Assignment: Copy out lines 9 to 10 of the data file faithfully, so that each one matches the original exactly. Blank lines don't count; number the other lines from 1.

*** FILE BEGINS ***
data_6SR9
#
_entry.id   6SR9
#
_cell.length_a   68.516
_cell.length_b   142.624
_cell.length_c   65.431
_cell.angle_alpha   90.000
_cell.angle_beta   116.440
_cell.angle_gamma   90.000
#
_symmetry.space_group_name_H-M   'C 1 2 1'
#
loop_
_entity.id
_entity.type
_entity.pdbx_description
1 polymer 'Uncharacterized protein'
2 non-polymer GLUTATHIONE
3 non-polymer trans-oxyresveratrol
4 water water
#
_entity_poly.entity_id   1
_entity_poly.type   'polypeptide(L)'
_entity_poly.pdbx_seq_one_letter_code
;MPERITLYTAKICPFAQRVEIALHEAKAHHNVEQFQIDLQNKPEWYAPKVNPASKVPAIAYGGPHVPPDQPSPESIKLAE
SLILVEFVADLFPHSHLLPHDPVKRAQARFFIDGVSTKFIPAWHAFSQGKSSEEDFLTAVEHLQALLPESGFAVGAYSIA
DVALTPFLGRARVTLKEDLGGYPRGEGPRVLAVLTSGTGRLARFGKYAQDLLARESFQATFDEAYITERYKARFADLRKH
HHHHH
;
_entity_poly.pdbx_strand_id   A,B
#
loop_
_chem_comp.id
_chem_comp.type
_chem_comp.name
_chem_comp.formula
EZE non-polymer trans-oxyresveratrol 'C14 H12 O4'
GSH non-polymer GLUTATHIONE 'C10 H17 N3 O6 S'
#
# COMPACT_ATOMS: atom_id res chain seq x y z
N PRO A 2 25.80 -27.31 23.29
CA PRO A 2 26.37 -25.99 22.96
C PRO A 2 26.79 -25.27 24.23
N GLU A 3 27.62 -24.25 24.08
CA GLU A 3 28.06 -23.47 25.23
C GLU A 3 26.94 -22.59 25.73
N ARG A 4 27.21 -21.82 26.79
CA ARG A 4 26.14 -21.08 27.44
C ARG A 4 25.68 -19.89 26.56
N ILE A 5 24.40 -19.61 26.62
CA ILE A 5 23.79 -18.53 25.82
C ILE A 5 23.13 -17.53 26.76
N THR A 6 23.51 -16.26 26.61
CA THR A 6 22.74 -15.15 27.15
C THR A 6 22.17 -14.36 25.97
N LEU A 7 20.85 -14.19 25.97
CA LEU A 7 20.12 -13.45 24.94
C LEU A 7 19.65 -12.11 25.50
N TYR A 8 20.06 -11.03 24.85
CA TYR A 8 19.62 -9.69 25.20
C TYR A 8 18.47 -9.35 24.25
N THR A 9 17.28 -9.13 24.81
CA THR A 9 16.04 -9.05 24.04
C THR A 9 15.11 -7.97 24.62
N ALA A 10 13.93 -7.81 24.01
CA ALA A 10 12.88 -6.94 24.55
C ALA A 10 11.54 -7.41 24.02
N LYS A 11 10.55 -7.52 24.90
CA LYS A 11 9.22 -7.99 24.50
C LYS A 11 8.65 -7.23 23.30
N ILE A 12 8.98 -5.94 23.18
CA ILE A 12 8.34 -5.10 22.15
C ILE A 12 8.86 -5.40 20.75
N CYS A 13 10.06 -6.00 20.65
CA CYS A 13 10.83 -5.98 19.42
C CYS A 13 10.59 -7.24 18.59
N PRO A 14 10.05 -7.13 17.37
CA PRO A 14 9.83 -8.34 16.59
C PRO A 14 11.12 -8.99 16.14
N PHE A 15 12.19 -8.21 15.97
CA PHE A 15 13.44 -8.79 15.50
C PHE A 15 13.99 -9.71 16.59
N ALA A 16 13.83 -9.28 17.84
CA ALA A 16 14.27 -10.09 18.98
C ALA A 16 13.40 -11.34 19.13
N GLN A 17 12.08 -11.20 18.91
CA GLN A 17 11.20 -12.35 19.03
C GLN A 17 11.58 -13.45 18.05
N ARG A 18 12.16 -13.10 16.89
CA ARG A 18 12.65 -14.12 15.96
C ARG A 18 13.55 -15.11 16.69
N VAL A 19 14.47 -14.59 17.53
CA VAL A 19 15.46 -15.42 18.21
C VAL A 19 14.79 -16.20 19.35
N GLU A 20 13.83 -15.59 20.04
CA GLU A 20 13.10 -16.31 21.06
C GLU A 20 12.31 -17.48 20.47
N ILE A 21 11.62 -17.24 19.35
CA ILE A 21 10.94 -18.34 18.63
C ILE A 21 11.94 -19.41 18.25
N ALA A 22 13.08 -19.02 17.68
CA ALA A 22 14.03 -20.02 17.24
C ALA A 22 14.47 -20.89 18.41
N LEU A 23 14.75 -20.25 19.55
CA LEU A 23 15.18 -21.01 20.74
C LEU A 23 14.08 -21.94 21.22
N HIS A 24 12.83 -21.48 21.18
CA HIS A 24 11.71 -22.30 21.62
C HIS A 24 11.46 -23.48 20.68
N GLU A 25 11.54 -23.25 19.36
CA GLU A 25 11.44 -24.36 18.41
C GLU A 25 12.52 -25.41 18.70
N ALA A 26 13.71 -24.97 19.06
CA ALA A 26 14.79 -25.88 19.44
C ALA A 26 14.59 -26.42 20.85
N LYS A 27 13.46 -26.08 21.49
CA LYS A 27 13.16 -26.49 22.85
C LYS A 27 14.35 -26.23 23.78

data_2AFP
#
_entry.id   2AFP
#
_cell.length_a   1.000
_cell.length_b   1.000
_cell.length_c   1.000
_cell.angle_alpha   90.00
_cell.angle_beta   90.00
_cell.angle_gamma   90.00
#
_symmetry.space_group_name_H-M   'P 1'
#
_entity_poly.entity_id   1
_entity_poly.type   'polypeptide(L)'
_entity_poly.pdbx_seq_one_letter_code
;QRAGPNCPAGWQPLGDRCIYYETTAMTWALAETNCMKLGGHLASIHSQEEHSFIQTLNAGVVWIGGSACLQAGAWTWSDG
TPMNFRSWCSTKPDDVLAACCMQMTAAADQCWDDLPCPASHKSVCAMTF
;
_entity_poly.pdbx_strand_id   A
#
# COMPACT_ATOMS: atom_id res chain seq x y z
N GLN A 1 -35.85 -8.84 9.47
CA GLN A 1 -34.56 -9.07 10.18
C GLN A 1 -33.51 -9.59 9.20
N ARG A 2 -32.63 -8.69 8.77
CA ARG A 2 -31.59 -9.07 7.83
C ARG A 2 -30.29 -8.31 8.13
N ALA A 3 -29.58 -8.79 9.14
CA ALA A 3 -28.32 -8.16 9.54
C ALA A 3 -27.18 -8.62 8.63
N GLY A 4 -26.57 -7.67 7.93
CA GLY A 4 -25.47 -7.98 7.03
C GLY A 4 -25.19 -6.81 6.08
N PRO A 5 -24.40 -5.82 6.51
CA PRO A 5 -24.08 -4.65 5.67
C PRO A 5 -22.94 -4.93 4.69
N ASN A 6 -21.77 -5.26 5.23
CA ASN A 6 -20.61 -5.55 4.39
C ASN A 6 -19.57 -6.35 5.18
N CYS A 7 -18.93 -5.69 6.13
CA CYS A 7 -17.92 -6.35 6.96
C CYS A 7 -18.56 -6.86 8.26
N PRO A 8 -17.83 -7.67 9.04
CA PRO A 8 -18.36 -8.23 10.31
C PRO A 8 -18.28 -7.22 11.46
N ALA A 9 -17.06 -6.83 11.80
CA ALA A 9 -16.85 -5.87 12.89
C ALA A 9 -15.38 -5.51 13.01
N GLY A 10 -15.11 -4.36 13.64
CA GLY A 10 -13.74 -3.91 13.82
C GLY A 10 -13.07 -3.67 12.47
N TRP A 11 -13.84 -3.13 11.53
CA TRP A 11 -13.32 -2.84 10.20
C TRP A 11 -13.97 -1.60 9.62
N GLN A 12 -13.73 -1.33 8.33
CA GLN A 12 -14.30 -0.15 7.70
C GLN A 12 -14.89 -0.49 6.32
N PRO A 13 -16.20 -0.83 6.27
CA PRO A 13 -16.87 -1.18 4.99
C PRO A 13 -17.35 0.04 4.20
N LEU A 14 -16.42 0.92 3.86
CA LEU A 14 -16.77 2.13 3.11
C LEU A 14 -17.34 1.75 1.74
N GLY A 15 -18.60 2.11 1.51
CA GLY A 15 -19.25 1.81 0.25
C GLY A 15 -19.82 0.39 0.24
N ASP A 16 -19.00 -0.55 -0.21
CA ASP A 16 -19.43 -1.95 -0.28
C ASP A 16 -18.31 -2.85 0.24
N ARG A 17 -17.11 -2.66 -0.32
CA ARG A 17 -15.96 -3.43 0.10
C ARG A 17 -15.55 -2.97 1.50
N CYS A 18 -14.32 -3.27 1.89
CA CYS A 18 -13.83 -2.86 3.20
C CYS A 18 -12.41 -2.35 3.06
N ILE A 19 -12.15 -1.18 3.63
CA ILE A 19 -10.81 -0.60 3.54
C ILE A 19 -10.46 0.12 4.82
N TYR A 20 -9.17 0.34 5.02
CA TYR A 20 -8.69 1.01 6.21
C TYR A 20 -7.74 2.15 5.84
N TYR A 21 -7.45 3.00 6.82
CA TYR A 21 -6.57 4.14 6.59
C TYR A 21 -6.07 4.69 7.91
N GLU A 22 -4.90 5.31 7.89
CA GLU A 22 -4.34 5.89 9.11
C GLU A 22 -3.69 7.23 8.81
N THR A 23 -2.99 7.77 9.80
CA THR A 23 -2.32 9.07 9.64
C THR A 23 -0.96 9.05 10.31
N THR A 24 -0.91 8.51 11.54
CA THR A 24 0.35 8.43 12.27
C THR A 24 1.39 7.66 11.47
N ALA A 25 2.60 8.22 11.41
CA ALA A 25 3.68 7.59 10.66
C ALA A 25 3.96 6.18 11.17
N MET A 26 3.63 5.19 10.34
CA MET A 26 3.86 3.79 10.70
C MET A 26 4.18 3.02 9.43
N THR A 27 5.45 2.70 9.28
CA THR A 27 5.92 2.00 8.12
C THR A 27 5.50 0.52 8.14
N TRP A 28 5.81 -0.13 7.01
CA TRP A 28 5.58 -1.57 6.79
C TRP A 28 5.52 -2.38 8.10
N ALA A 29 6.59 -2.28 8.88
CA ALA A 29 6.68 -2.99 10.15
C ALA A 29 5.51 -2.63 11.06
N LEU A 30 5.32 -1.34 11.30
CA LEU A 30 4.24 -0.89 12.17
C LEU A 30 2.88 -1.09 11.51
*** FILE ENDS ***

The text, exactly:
_cell.angle_beta   116.440
_cell.angle_gamma   90.000